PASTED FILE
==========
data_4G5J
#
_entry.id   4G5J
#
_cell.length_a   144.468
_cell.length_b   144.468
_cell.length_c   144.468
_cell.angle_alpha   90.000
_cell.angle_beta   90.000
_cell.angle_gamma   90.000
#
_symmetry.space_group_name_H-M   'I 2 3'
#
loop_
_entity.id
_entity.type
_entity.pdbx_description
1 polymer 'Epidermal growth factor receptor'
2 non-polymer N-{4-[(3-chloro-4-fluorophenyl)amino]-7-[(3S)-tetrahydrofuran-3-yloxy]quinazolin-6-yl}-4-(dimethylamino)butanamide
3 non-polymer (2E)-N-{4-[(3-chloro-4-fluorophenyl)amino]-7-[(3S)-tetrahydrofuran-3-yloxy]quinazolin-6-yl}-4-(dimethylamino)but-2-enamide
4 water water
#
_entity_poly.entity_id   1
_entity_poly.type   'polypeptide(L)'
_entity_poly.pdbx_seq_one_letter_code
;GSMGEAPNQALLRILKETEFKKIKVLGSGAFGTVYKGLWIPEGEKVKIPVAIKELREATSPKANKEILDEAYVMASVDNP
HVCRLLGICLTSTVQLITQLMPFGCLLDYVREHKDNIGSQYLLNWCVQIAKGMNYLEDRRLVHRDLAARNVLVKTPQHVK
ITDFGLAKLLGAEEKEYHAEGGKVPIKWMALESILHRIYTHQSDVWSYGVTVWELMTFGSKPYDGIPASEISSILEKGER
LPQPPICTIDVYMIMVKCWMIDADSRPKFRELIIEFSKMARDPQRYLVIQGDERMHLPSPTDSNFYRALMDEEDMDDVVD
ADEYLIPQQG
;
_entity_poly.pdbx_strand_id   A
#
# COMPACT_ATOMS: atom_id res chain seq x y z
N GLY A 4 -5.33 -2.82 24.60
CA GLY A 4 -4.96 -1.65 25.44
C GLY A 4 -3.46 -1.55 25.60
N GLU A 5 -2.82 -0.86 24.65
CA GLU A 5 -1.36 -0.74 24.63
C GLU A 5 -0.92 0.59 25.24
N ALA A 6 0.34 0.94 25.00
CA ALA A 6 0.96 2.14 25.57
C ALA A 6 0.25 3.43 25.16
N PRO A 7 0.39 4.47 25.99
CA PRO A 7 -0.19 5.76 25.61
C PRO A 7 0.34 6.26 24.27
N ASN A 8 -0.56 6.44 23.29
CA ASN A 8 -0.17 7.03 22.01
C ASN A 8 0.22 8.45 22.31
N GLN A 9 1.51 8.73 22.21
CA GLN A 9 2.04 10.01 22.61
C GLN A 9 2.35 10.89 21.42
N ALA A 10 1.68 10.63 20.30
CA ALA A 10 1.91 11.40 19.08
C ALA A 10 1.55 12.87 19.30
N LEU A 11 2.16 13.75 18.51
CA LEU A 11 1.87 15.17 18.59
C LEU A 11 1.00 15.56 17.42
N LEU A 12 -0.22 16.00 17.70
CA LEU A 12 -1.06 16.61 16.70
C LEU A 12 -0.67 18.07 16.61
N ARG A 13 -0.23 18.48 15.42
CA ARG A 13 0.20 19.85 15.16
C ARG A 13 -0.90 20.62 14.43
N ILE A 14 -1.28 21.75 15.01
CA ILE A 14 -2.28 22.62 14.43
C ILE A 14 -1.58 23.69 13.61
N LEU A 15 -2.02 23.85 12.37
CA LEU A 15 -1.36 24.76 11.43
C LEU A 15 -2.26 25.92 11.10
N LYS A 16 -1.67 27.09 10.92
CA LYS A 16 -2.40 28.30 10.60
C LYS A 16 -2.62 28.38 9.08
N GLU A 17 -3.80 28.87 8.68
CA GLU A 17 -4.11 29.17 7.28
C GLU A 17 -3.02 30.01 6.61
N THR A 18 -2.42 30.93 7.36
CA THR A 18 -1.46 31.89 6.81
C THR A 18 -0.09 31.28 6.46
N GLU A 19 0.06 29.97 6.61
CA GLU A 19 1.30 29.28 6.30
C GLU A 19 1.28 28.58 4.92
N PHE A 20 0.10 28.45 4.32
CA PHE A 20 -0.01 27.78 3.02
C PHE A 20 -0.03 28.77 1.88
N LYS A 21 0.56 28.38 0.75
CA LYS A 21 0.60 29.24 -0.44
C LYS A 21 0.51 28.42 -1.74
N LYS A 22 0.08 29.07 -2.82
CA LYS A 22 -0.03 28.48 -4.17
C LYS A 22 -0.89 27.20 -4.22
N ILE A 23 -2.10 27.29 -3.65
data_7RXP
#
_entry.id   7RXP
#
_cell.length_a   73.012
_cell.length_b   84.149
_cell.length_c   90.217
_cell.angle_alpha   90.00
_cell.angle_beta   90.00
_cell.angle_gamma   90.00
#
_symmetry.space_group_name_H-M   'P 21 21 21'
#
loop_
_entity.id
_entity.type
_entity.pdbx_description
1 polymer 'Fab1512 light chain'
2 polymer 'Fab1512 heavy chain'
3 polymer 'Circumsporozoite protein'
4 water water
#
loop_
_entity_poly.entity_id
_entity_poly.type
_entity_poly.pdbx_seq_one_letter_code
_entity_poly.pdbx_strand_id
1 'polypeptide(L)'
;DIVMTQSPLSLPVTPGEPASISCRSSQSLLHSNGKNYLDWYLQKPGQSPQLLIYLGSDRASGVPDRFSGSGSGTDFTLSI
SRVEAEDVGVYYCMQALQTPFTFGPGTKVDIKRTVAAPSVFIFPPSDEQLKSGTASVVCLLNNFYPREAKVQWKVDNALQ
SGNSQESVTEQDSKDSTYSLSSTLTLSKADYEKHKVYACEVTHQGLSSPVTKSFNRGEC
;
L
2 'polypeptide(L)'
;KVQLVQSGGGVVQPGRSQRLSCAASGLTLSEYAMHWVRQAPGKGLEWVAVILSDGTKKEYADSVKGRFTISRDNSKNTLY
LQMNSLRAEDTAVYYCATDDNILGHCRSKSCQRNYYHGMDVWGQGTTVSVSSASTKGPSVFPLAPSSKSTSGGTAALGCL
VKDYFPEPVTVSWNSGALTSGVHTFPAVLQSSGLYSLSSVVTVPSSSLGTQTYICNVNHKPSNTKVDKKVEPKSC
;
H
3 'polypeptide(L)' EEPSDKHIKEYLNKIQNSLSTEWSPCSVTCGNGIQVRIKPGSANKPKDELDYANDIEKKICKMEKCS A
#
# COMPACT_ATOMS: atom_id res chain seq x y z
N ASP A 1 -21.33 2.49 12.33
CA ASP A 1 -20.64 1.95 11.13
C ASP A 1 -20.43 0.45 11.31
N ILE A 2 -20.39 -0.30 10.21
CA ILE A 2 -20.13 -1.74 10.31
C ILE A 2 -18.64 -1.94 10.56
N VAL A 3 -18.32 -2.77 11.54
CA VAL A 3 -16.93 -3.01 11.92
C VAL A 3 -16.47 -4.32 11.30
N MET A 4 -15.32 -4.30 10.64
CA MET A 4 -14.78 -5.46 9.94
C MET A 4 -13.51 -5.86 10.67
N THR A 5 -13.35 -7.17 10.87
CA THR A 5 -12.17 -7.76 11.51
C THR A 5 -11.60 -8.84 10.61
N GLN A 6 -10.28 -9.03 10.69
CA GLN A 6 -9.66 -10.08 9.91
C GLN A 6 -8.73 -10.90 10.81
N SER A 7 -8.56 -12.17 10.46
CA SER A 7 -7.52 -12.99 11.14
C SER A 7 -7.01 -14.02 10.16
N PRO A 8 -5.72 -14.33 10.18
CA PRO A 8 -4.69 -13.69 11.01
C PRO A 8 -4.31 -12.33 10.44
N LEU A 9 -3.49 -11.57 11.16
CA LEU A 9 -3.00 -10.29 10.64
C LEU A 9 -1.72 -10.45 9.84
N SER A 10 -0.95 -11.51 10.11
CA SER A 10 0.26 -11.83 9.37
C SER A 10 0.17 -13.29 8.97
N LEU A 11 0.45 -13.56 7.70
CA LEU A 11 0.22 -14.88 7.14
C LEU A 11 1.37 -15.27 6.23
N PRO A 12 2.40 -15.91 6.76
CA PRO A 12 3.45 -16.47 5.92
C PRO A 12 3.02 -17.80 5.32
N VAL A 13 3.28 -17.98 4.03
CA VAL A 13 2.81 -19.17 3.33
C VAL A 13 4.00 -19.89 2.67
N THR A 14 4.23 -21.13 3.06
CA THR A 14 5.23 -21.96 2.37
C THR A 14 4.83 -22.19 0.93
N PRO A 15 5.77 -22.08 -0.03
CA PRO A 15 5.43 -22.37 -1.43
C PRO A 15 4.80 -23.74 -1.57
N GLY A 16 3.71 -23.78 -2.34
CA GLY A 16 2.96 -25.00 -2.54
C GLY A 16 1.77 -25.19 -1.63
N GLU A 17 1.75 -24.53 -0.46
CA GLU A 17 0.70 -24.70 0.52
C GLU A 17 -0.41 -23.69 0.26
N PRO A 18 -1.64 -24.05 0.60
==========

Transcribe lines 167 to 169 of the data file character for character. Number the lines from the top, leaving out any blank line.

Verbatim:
C LEU A 11 1.37 -15.27 6.23
N PRO A 12 2.40 -15.91 6.76
CA PRO A 12 3.45 -16.47 5.92